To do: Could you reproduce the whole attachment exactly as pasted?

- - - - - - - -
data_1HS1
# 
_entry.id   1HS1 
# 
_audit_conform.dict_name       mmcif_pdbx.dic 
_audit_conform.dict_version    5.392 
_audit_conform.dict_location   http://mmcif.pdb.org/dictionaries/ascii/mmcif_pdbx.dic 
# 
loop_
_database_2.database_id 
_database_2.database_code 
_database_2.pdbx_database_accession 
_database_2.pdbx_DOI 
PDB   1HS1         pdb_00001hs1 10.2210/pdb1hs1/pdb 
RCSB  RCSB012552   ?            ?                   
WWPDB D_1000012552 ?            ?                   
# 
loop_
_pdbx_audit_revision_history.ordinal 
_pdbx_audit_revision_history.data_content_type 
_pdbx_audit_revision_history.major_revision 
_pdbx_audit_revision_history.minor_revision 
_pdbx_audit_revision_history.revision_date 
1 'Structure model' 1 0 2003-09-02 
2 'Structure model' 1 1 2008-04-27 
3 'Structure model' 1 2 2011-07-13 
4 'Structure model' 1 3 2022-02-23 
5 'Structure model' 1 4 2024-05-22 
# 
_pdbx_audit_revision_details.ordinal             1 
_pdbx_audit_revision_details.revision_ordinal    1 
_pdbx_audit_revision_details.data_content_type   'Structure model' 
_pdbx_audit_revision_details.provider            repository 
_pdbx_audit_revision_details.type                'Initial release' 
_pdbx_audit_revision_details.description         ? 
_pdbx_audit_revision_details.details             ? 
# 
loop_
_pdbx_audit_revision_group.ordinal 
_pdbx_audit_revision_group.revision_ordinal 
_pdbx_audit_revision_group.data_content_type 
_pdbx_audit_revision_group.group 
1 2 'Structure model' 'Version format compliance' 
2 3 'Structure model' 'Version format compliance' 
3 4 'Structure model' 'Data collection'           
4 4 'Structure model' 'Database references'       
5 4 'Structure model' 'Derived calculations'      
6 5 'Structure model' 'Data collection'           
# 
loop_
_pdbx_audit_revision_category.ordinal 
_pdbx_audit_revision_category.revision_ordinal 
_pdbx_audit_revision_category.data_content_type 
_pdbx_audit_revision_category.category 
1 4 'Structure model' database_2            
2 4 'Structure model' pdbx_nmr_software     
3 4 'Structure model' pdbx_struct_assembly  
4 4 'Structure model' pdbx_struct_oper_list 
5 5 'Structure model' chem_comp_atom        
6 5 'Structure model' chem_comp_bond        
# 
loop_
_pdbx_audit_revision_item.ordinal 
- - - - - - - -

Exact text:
data_1HS1
# 
_entry.id   1HS1 
# 
_audit_conform.dict_name       mmcif_pdbx.dic 
_audit_conform.dict_version    5.392 
_audit_conform.dict_location   http://mmcif.pdb.org/dictionaries/ascii/mmcif_pdbx.dic 
# 
loop_
_database_2.database_id 
_database_2.database_code 
_database_2.pdbx_database_accession 
_database_2.pdbx_DOI 
PDB   1HS1         pdb_00001hs1 10.2210/pdb1hs1/pdb 
RCSB  RCSB012552   ?            ?                   
WWPDB D_1000012552 ?            ?                   
# 
loop_
_pdbx_audit_revision_history.ordinal 
_pdbx_audit_revision_history.data_content_type 
_pdbx_audit_revision_history.major_revision 
_pdbx_audit_revision_history.minor_revision 
_pdbx_audit_revision_history.revision_date 
1 'Structure model' 1 0 2003-09-02 
2 'Structure model' 1 1 2008-04-27 
3 'Structure model' 1 2 2011-07-13 
4 'Structure model' 1 3 2022-02-23 
5 'Structure model' 1 4 2024-05-22 
# 
_pdbx_audit_revision_details.ordinal             1 
_pdbx_audit_revision_details.revision_ordinal    1 
_pdbx_audit_revision_details.data_content_type   'Structure model' 
_pdbx_audit_revision_details.provider            repository 
_pdbx_audit_revision_details.type                'Initial release' 
_pdbx_audit_revision_details.description         ? 
_pdbx_audit_revision_details.details             ? 
# 
loop_
_pdbx_audit_revision_group.ordinal 
_pdbx_audit_revision_group.revision_ordinal 
_pdbx_audit_revision_group.data_content_type 
_pdbx_audit_revision_group.group 
1 2 'Structure model' 'Version format compliance' 
2 3 'Structure model' 'Version format compliance' 
3 4 'Structure model' 'Data collection'           
4 4 'Structure model' 'Database references'       
5 4 'Structure model' 'Derived calculations'      
6 5 'Structure model' 'Data collection'           
# 
loop_
_pdbx_audit_revision_category.ordinal 
_pdbx_audit_revision_category.revision_ordinal 
_pdbx_audit_revision_category.data_content_type 
_pdbx_audit_revision_category.category 
1 4 'Structure model' database_2            
2 4 'Structure model' pdbx_nmr_software     
3 4 'Structure model' pdbx_struct_assembly  
4 4 'Structure model' pdbx_struct_oper_list 
5 5 'Structure model' chem_comp_atom        
6 5 'Structure model' chem_comp_bond        
# 
loop_
_pdbx_audit_revision_item.ordinal 